There is therefore a clear need in the field for a novel cellular system with more differentiation and expansion potential and which reveals a more pure cell pool with broader applications. The existing methods for inducing/generating mesodermal progenitor cells are still lacking the properties as mentioned hereabove, e.g. the method of Rudy-Reil (US2011/0306131) describes the induction of mesoderm derived cells from pluripotent stem cells, that comprises a differentiation step with a mesoderm associated factor, but that method lacks a purification/selection step such that the generated cells are still highly diverse and not useful for further (medical) applications.

The present invention provides more pure mesoderm progenitor cells, which are suitable for many applications, including medical applications such as applications for disorders or injuries wherein cardiac and skeletal muscles need to be repaired. Therefore, the present invention provides a novel method for obtaining transgene-free, expandable, injectable mesodermal progenitor cells from pluripotent cells; such pluripotent cells can be of mammalian origin, comprising murine, canine and human. Moreover, the present invention provides mesodermal progenitor cells, which can be used for differentiation applications for mesoderm derivative tissues, comprising cardiac and skeletal muscles. Thus the present invention is the first invention specifically combining pluripotent cells with a novel isolation method, without requiring genetic engineering, genomic manipulation or supportive matrices, for yielding a cell product suitable for regeneration of mesoderm derivative tissues such as both cardiac and skeletal muscles, in the context of diseases such as muscular dystrophies for which there is still a huge need in the field.

SUMMARY OF THE INVENTION

The present invention provides mesodermal progenitor cells, more specifically mesodermal progenitor cells derived from pluripotent stem cells, using a unique method comprising a unique selection/isolation step.

In a first aspect, the present invention provides for a method to produce purified mesodermal progenitor cells, such method comprising a purification/selection step wherein the mesodermal cells are selected by their expression pattern, comprising at least one, preferably at least two and more preferably all three markers from the group: CD44, CD140a and CD140b. Said selection/isolation step can be a sequential isolation process wherein the cells are first selected for one marker (said marker being selected from CD44, CD140a and CD140b) followed by a second round wherein the first selected cells are further selected by selecting for a second marker from said group of markers and potentially further selected for the third marker of said group of markers. Alternatively said selection/isolation step can be performed by selection for expression of 2 genes or 3 genes of the group consisting of CD44, CD140a and CD140b.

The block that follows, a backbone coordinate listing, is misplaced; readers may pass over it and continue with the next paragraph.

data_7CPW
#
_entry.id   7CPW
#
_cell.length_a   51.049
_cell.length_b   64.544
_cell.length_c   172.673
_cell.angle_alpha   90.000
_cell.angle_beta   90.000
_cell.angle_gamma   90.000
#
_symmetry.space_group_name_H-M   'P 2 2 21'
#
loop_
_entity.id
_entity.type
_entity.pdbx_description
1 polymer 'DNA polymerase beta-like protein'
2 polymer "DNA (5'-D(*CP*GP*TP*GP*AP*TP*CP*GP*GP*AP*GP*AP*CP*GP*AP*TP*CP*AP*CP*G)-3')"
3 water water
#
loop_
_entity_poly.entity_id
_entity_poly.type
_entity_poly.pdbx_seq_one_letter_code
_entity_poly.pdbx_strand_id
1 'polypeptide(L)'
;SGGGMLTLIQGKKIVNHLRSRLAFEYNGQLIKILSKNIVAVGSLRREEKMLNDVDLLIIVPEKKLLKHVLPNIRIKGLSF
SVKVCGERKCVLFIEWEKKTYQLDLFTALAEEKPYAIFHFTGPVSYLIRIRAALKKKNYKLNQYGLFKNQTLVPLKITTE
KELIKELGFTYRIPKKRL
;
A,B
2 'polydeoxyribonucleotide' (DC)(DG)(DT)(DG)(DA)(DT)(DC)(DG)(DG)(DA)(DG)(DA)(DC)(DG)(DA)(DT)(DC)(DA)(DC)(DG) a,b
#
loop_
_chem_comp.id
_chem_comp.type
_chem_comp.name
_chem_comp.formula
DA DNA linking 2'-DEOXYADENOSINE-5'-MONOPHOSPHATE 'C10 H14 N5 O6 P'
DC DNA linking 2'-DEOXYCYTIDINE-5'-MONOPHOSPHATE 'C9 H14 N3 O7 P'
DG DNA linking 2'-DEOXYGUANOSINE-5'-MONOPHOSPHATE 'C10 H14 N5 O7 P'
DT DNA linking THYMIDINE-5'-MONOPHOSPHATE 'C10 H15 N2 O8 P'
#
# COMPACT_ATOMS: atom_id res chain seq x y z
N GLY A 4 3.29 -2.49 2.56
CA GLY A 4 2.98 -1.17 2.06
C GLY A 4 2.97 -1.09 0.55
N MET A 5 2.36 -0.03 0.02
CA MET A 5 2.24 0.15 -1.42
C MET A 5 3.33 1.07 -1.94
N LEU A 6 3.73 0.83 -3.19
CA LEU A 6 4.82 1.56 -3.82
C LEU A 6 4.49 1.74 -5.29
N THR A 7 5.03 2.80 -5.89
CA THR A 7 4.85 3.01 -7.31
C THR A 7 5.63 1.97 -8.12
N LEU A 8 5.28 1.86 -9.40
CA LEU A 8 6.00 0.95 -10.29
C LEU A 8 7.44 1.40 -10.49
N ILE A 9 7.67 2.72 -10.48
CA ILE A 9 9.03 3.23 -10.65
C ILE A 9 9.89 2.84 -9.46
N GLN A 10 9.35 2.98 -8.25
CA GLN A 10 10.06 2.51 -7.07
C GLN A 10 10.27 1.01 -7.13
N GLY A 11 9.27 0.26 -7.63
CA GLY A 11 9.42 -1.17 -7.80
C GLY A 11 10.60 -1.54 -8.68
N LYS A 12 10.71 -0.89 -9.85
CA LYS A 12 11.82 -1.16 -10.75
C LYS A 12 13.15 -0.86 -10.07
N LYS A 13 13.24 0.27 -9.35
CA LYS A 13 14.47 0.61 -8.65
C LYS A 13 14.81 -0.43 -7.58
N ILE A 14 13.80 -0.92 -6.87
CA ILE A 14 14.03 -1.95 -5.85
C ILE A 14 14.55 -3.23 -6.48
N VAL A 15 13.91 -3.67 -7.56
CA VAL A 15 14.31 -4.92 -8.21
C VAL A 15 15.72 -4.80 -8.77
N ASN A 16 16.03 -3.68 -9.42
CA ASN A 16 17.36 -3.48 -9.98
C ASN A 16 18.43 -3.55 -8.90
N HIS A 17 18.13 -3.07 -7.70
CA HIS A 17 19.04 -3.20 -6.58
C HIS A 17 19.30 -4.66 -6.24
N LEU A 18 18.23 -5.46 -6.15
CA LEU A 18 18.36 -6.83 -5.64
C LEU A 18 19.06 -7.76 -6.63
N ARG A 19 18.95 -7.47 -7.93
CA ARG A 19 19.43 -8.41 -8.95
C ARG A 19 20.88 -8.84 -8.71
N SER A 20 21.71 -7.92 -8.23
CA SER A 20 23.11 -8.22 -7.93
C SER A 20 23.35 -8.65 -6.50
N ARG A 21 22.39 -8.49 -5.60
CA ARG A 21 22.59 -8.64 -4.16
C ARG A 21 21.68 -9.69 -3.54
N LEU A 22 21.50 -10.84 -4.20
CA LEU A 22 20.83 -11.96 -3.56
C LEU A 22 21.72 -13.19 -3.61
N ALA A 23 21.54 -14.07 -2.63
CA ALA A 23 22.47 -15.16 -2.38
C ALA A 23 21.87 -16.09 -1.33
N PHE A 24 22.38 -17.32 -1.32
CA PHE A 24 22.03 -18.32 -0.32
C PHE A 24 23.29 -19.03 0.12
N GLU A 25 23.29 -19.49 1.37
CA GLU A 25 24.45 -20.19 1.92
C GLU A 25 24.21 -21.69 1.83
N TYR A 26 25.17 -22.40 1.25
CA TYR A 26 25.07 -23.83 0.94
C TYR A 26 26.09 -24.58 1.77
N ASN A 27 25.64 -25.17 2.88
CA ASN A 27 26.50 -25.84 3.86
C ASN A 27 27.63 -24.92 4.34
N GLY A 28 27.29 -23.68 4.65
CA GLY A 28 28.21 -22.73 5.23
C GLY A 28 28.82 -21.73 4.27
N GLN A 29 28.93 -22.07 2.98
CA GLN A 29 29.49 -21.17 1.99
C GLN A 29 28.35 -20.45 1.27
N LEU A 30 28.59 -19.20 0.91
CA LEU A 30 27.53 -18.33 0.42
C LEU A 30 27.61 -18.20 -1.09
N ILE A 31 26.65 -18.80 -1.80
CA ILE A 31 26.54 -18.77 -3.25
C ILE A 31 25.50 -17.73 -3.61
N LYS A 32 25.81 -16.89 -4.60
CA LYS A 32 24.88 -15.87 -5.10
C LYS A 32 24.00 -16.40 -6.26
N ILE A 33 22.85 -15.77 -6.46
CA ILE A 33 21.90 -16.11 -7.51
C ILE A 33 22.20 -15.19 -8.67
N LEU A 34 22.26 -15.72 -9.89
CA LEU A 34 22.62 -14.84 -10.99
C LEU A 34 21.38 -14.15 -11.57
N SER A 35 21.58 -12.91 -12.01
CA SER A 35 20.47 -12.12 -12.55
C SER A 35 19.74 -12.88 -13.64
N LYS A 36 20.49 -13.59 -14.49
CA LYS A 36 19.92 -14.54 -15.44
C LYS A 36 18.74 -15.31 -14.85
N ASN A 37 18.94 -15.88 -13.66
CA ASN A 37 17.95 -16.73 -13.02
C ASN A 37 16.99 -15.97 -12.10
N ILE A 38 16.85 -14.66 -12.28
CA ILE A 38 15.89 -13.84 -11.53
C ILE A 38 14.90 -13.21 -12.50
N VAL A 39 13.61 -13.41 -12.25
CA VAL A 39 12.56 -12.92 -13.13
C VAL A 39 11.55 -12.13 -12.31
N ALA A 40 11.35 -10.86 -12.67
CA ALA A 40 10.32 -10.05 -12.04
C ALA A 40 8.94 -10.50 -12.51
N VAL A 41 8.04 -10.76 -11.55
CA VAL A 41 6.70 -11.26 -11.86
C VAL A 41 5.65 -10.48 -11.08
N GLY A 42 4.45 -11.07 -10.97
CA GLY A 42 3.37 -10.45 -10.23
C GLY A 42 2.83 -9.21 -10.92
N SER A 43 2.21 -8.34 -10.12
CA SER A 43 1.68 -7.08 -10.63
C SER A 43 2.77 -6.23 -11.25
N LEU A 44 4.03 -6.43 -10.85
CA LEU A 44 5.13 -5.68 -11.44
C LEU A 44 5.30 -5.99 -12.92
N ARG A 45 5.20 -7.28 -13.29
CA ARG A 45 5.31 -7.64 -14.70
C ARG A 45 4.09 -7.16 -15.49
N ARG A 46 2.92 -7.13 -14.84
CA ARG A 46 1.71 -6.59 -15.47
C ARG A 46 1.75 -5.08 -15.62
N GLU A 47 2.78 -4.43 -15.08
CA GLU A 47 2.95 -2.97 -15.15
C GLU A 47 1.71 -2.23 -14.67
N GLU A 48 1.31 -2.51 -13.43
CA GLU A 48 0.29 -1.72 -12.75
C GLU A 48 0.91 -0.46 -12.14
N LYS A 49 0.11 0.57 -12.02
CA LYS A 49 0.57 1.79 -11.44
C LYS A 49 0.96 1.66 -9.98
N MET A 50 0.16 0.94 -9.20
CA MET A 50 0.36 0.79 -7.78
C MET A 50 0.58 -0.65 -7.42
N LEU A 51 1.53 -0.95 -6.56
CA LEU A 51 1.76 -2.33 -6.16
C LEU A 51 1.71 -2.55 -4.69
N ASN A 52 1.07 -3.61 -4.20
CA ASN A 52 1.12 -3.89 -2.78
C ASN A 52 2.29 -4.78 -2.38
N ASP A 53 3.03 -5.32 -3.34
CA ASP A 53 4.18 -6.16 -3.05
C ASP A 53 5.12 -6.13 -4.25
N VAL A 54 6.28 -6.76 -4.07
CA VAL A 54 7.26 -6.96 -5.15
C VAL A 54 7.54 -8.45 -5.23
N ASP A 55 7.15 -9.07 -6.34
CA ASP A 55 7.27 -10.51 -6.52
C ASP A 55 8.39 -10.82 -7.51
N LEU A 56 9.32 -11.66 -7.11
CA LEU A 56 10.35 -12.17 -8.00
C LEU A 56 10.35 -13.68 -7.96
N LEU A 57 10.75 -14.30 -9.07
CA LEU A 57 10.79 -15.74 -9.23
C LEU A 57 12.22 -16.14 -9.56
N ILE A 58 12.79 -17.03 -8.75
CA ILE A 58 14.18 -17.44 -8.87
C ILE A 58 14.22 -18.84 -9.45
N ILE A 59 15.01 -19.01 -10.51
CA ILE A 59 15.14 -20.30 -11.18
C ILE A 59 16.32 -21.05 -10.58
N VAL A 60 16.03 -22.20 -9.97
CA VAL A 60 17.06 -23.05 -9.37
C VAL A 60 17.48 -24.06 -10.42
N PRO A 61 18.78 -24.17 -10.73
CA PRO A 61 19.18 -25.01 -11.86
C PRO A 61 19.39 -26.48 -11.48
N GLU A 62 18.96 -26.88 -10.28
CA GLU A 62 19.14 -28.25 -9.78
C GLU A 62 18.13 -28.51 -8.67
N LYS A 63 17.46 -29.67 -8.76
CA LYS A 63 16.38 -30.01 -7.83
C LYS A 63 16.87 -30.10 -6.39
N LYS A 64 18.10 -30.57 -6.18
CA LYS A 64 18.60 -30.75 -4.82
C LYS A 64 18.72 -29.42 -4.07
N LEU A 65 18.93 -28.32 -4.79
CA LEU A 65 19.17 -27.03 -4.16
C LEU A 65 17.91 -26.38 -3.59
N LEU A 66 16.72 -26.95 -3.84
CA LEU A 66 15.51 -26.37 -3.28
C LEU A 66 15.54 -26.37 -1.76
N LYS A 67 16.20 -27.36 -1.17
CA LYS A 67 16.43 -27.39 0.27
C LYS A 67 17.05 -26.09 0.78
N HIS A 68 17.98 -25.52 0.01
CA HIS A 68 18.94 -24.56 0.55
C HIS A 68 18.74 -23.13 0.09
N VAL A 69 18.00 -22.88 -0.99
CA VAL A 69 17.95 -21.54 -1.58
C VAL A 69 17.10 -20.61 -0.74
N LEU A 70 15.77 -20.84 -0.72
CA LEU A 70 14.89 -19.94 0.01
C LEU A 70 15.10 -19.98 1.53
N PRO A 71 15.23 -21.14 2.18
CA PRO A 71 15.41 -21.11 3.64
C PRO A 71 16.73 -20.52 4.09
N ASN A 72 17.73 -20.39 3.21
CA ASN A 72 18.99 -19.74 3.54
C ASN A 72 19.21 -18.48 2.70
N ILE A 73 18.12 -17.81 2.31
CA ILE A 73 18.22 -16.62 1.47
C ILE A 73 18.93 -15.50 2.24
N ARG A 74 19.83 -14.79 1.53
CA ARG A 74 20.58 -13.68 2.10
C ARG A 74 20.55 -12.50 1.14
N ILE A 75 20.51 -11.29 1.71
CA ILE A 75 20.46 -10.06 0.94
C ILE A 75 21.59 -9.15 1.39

One embodiment of the present invention comprises the selection for CD44 expressing cells, another embodiment comprises the selection of CD140a expressing cells and yet another embodiment comprises the selection of CD140b expressing cells. In other embodiments of the present invention, said selection step comprises an isolation of CD44 and CD140a expressing cells, another embodiment comprises the isolation of CD44 and CD140b expressing cells, and yet another embodiment comprises the isolation of CD140a and CD140b expressing cells. In yet another preferred embodiment of the present invention the selection/isolation step is a selection step wherein CD140a, CD140b, and CD44 expressing cells, thus cells which all individually express all said 3 markers, are isolated.

The present invention relates to a method which comprises a first step (a) wherein pluripotent stem cells are differentiated to the mesodermal lineage; and a second step wherein said mesodermal cells of step (a) are further purified or selected by selecting for those cells which express at least one, at least 2 or preferably all 3 markers selected from the group: CD44, CD140a and CD140b. Said first step (a) can be any known mesodermal differentiation/induction step that is known in the art. Said second isolation step can be performed with any known method or process known in the art for selecting cells based on their expression of certain marker genes, especially those technologies who can select cells based on their expression pattern of genes on their surfaces, such as but not limited to fluorescence-activated cell sorting (FACS), immune-labeled based isolation and cell tracing based methods (e.g. transgenic cell tracing methods).

The first step of the present invention can be performed by a mesoderm inducing step which comprises a procedure wherein said pluripotent stem cells are cultured in a low-attachment vessel or a non-attachment vessel. In a more specific embodiment of the present invention, said first step comprises mesoderm induction process which further comprises the following steps: (i) an embryoid body (EB) formation step wherein the pluripotent stem cells are cultured in low- or non-attachment vessels; (ii) an embryoid body maturation step wherein the EBs of step (i) are further committed to the mesodermal phenotype by culturing them in medium comprising at least one factor selected from the group consisting of holo-transferrin, thyoglycerol and ascorbic acid; and (iii) a cell spreading step wherein the matured EBs of step (ii) are further cultured in vessels for adherent culture. Said step wherein the pluripotent stem cells are cultured in low- or non-attachment vessels allow the pluripotent stem cells to form EBs.